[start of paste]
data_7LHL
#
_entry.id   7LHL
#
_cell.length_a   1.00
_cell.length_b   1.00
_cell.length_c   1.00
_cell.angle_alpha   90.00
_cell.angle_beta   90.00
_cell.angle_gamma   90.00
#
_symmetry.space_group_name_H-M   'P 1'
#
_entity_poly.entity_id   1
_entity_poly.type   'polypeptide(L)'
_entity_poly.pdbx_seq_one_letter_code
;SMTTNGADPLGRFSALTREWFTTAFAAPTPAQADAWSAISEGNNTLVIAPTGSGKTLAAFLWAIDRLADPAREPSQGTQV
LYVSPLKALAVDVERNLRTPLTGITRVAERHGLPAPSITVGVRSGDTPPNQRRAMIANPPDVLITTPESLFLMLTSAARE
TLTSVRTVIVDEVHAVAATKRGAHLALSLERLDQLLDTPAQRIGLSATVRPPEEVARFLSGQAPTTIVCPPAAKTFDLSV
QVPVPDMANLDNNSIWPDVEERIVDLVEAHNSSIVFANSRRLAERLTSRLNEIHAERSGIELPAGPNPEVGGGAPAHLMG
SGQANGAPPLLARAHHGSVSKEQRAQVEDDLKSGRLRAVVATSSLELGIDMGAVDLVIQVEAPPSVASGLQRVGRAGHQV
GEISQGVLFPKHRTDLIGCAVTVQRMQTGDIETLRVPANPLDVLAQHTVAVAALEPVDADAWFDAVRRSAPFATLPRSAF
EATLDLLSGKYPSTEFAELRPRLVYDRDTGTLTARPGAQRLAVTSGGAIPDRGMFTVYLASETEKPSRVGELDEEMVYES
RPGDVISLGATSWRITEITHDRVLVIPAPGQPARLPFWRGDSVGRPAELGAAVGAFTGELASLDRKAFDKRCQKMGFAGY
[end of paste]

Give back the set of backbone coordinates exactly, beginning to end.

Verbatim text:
data_7LHL
#
_entry.id   7LHL
#
_cell.length_a   1.00
_cell.length_b   1.00
_cell.length_c   1.00
_cell.angle_alpha   90.00
_cell.angle_beta   90.00
_cell.angle_gamma   90.00
#
_symmetry.space_group_name_H-M   'P 1'
#
_entity_poly.entity_id   1
_entity_poly.type   'polypeptide(L)'
_entity_poly.pdbx_seq_one_letter_code
;SMTTNGADPLGRFSALTREWFTTAFAAPTPAQADAWSAISEGNNTLVIAPTGSGKTLAAFLWAIDRLADPAREPSQGTQV
LYVSPLKALAVDVERNLRTPLTGITRVAERHGLPAPSITVGVRSGDTPPNQRRAMIANPPDVLITTPESLFLMLTSAARE
TLTSVRTVIVDEVHAVAATKRGAHLALSLERLDQLLDTPAQRIGLSATVRPPEEVARFLSGQAPTTIVCPPAAKTFDLSV
QVPVPDMANLDNNSIWPDVEERIVDLVEAHNSSIVFANSRRLAERLTSRLNEIHAERSGIELPAGPNPEVGGGAPAHLMG
SGQANGAPPLLARAHHGSVSKEQRAQVEDDLKSGRLRAVVATSSLELGIDMGAVDLVIQVEAPPSVASGLQRVGRAGHQV
GEISQGVLFPKHRTDLIGCAVTVQRMQTGDIETLRVPANPLDVLAQHTVAVAALEPVDADAWFDAVRRSAPFATLPRSAF
EATLDLLSGKYPSTEFAELRPRLVYDRDTGTLTARPGAQRLAVTSGGAIPDRGMFTVYLASETEKPSRVGELDEEMVYES
RPGDVISLGATSWRITEITHDRVLVIPAPGQPARLPFWRGDSVGRPAELGAAVGAFTGELASLDRKAFDKRCQKMGFAGY